2

I generally zero out memory the moment it's served its usefulness, but only with heap-allocated chunks. Is it a sin (or overkill) to do the same with arguments and stack values? Thanks in advance.

Edit:

Here's an example of what I mean:

void foo(int arg0, int *arg1) {
    int local;

    /* ... */

    arg0 = 0; /* passed by value, so zero the copied value */
    arg1 = 0; /* 0 instead of NULL (NULL might not be 0) */
    local = 0; /* MIGHT be on the stack, depending on optimizations */

    /* Edit: now those values should be safe for FUTURE use */
}
  • I think it's going to be highly OS and possibly HW dependent. At the very least dependent on what you're storing in memory. FWIW most modern OSes clear out the memory when allocated to a new process. – Steve Sether Mar 19 at 20:16
  • @SteveSether I'm wary of trusting the kernel's allocator, so I'm hoping to keep data lifespan as short as possible. – hiten Mar 19 at 20:30
  • 2
    I don't know that you should be dis-trustful of the allocator. It's a relatively unlikely thing to go wrong. You should possibly be more distrustful of the memory still accessible while the process is still live. Heartbleed, for instance. Or possibly things like the various spectre and similar side channel attacks. Zeroing out memory isn't costless of course. – Steve Sether Mar 19 at 20:55
  • 6
    Do note that with the default optimizer settings, most C compilers will simply ignore your code that zeroes out memory that "shouldn't" affect anything and not actually zero out that memory. – Peteris Mar 19 at 23:41
  • 2
    @hiten I wouldn't want to write code that is only secure with certain compiler flags. There are ways to securely erase stack variables. – Gilad Naaman Apr 15 at 15:47
3

The C standard specifies the behavior of code in terms of an abstract machine. This specification does not know about concepts such as "the stack". It knows variables with "automatic storage duration", meaning variables which are "gone" when the scope they've been defined in is left.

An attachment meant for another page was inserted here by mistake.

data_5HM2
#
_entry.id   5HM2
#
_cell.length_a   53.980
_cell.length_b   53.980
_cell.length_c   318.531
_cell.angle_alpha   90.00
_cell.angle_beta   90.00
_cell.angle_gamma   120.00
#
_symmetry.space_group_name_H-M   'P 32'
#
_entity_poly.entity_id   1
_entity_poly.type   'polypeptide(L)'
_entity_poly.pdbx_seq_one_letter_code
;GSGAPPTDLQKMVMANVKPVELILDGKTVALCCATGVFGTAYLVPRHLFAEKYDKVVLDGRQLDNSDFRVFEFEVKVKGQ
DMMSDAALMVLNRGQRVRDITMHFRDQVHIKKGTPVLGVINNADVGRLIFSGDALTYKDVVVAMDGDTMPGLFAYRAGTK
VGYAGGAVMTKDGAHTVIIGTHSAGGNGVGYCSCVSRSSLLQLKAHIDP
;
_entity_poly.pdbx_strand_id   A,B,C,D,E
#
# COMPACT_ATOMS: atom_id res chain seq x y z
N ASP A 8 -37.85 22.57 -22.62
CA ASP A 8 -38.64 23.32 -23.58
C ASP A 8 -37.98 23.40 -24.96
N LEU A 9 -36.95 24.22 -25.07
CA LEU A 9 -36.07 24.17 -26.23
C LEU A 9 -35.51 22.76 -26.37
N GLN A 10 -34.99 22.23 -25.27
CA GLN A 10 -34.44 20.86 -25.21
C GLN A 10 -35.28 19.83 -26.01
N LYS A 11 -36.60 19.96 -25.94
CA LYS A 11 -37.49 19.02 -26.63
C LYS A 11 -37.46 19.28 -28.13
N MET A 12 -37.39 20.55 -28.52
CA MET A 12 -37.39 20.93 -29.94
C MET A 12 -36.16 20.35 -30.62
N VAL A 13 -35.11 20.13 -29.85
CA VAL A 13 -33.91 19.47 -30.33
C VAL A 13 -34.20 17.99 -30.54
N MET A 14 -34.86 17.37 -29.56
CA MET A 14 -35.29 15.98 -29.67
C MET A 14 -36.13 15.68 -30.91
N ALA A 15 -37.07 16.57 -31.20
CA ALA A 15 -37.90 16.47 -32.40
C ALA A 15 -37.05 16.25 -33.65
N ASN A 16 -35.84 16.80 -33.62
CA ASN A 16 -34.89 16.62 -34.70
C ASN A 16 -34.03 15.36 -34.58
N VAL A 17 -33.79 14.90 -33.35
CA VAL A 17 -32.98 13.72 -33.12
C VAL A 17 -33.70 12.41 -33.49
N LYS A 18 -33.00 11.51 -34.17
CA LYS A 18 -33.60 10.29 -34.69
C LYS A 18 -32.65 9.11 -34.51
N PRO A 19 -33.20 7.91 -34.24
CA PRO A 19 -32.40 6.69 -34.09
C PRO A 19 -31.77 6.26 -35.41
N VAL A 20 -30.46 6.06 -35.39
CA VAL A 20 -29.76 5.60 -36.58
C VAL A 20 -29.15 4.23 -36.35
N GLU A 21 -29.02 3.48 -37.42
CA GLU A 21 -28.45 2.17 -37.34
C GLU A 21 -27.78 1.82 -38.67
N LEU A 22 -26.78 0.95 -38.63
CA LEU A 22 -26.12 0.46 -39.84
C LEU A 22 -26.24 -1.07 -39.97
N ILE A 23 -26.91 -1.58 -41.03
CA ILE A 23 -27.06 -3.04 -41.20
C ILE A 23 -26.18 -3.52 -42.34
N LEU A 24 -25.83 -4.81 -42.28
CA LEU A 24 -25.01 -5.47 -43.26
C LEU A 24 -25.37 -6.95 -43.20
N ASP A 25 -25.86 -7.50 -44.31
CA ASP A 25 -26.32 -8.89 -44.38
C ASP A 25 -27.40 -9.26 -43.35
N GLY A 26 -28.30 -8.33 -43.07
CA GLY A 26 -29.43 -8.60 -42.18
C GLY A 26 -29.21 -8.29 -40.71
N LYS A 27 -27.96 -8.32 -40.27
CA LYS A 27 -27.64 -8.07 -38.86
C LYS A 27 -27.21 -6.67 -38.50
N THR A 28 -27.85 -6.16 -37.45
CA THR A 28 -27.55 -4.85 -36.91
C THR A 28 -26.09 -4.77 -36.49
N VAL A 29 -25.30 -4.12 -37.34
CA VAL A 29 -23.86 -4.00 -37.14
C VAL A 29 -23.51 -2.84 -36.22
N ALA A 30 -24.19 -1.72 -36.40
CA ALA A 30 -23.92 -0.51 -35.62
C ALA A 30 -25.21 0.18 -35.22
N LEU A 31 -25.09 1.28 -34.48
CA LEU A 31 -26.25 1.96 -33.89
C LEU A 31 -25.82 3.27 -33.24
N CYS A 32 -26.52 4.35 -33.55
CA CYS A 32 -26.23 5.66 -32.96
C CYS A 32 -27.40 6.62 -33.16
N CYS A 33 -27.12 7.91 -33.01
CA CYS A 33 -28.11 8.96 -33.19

From the perspective of the C standard the code local = 0; has only the effect that subsequent accesses to local will yield the value 0.

Now, even though it's not explicitly called like this in the standard, C has an "as-if rule". This means that a compiler is free to implement the code however it likes as long as the "observable behavior" remains the same as that of the code when "run" by the abstract machine.

local = 0; has no observable behavior (assuming there's no code using local in an observable way after the assignment). Therefore, the compiler is allowed to discard that assignment; regardless of optimization settings.

Thus, "zero-ing" like this is a sin because it is not guaranteed to actually do anything and adds clutter to the code, making it less readable. Note that this also applies to dynamically allocated memory!

To really zero a variable You need to make this assignment "observable". The C standard luckily includes means to do so: via an assignment to an object of volatile qualified type.

So with a function like ...

void zero_out(unsigned char volatile * memory, size_t size)
{
  while(size--)
  {
    *memory++ = 0;
  }
}

... You can be sure that after calling zero_out(&local, sizeof(local)) the memory region (if any) where local is/was kept is zero. This disables any smart optimizations by the compiler, though, so for larger memory regions it might be slow!

Even better than my above function is to use a function provided by either the standard or the compiler to achieve the same (because it might be optimized):

  • C11 has memset_s which won't be optimized away. Problematic because memset_s is only optional, and currently not available on e.g. GCC and Clang.
  • MSVC has SecureZeroMemory

There are also other (potentially better) ways to implement my zero_out from above:

  • A volatile function pointer:

    void * (*volatile memset_here_to_stay)(void *, int, size_t) = memset;
    void zero_out(void * p, size s)
    {
      memset_here_to_stay(p, 0, s);
    }
    
  • An "external" function, implemented in assembly (or generated by another translation unit). Attention! Link time optimization might make this ineffective ...

Your Answer

By clicking “Post Your Answer”, you agree to our terms of service, privacy policy and cookie policy

Not the answer you're looking for? Browse other questions tagged or ask your own question.